Euphonium

The euphonium is a medium-sized, 3 or 4-valve, often compensatingconical-boretenor-voiced brass instrument that derives its name from the Ancient Greek word εὔφωνος euphōnos,[1] meaning “well-sounding” or “sweet-voiced” (εὖ eu means “well” or “good” and φωνή phōnē means “sound”, hence “of good sound”). The euphonium is a valved instrument. Nearly all current models have piston valves, though some models with rotary valves do exist.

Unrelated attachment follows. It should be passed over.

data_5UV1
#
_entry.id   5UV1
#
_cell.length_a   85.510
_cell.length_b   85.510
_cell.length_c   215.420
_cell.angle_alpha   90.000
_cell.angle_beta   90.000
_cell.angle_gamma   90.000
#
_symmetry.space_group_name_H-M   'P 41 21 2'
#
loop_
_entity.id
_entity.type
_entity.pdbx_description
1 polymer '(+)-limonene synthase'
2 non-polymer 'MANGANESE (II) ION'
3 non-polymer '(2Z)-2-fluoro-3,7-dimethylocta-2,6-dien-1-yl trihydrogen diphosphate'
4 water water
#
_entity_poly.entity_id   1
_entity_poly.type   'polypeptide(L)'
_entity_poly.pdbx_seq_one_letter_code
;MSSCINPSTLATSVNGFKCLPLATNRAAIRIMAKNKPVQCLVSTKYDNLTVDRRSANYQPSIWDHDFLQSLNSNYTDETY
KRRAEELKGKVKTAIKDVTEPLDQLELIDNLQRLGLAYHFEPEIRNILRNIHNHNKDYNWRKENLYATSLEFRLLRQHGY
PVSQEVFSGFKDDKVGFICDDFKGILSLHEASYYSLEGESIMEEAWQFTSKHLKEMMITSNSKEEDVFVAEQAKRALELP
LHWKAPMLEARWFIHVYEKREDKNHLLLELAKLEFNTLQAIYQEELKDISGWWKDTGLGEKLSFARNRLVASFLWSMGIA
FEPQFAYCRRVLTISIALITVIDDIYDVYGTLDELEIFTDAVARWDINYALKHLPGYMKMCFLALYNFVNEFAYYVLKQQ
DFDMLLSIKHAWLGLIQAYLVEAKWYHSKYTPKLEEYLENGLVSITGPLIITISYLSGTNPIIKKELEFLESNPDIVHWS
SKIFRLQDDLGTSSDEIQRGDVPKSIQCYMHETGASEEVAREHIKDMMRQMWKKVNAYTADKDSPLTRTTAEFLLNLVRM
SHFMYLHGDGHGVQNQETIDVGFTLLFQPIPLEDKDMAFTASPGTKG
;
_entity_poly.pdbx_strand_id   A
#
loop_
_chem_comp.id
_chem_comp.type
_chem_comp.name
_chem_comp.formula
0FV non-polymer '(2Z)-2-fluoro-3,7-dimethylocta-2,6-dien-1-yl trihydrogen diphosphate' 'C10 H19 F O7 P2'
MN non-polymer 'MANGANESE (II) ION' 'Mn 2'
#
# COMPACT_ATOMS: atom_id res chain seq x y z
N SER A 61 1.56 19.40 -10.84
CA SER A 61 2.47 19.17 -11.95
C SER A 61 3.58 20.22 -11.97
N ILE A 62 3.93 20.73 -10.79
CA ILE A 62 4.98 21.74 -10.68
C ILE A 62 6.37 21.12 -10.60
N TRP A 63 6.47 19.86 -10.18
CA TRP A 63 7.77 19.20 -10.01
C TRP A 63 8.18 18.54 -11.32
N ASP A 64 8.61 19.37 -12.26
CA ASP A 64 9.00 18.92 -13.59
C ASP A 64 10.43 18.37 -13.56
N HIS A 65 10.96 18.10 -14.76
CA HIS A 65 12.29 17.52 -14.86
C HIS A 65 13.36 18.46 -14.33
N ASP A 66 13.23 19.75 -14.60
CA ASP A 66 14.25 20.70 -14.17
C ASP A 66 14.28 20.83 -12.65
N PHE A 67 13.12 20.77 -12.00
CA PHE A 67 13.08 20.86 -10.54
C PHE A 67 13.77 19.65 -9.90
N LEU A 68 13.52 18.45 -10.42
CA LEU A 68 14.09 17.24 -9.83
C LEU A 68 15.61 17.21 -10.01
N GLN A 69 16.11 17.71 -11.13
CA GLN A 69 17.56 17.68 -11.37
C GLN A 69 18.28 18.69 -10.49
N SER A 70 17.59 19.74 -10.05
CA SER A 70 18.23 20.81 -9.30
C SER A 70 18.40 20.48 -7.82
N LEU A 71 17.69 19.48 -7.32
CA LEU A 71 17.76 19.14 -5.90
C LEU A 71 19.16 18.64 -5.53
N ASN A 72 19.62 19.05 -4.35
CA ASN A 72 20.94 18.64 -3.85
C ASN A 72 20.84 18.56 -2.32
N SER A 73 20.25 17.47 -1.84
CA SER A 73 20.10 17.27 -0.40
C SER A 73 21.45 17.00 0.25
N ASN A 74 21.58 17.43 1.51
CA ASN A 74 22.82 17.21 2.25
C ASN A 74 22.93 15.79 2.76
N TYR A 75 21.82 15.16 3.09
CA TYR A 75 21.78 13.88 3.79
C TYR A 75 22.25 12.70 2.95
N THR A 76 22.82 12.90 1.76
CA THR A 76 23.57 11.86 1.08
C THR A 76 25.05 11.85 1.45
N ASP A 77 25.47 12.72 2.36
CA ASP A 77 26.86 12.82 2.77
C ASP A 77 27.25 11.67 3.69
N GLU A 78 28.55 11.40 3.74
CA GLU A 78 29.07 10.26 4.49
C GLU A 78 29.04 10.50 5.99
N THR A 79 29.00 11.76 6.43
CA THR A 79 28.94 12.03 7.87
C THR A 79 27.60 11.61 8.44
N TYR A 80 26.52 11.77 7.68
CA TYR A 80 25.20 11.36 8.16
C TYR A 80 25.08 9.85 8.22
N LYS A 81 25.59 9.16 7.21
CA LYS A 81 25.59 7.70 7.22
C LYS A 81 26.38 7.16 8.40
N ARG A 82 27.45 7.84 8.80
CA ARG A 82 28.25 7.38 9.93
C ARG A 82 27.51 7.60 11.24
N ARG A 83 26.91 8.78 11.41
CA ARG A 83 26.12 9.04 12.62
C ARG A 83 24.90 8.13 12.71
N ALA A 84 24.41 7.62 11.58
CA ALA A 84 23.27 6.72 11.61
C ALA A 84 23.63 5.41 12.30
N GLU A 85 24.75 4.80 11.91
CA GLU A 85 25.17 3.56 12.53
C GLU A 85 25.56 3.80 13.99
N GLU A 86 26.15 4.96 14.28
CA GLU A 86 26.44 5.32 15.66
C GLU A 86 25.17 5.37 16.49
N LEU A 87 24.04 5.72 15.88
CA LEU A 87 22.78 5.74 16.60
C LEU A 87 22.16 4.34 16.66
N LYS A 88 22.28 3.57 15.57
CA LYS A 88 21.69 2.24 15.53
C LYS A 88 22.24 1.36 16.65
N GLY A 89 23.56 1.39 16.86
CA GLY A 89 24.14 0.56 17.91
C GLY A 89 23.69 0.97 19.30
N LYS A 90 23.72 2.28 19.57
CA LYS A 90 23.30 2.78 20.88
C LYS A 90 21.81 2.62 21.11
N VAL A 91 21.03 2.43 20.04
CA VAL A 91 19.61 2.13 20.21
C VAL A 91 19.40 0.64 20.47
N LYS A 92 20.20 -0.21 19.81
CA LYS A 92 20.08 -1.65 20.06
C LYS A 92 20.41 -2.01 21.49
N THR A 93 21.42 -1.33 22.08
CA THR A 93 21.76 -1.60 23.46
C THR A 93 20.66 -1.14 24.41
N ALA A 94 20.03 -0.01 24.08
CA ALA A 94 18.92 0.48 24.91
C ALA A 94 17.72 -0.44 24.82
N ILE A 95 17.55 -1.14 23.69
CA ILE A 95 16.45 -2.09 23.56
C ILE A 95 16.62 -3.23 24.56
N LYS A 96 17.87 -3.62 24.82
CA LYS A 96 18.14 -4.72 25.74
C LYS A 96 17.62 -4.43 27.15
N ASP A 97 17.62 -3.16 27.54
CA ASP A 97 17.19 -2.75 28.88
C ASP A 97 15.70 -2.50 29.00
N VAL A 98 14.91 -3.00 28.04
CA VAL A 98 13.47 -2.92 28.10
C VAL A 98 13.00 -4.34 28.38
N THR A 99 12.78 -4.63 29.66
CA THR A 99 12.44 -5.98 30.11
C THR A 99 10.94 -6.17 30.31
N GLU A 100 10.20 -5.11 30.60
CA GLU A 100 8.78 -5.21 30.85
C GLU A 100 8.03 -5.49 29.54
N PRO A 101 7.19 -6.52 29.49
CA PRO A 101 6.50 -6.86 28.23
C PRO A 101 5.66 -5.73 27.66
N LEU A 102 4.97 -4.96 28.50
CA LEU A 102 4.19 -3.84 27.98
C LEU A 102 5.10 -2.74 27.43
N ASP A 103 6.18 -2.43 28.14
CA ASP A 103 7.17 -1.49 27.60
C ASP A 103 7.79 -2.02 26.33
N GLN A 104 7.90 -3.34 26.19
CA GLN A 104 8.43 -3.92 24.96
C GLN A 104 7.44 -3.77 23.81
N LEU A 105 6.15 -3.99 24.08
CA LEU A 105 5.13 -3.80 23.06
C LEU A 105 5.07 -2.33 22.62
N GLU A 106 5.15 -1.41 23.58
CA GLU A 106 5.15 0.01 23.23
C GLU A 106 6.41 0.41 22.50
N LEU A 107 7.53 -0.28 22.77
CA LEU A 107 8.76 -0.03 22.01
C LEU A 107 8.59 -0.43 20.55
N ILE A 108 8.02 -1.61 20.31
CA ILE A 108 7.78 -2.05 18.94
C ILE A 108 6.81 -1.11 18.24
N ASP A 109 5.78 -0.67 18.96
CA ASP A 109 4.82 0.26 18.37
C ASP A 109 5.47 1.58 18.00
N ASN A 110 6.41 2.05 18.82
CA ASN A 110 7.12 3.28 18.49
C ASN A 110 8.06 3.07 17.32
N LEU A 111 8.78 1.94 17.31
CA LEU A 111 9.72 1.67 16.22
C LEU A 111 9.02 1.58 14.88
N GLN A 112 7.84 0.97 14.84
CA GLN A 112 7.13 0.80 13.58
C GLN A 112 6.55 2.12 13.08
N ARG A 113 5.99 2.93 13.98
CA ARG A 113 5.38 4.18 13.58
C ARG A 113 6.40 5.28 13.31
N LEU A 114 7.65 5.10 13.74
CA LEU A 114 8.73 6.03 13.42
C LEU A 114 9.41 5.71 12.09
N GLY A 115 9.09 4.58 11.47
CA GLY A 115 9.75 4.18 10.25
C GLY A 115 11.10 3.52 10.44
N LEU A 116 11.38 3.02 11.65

Euphonium music may be notated in the bass clef as a non-transposing instrument or in the treble clef as a transposing instrument in B. In British brass bands, it is typically treated as a treble-clef instrument, while in American band music, parts may be written in either treble clef or bass clef, or both.

A person who plays the euphonium is known as a euphoniumist, a euphonist, a euphophonist or simply a euphonium player.

Source: Euphonium – Wikipedia

Donate

Make a Donation

Every gift, no matter its size, makes a valuable and immediate difference. Thank you for supporting Rhythmo Music School!

Select Payment Method
Personal Info

Donation Total: €5,00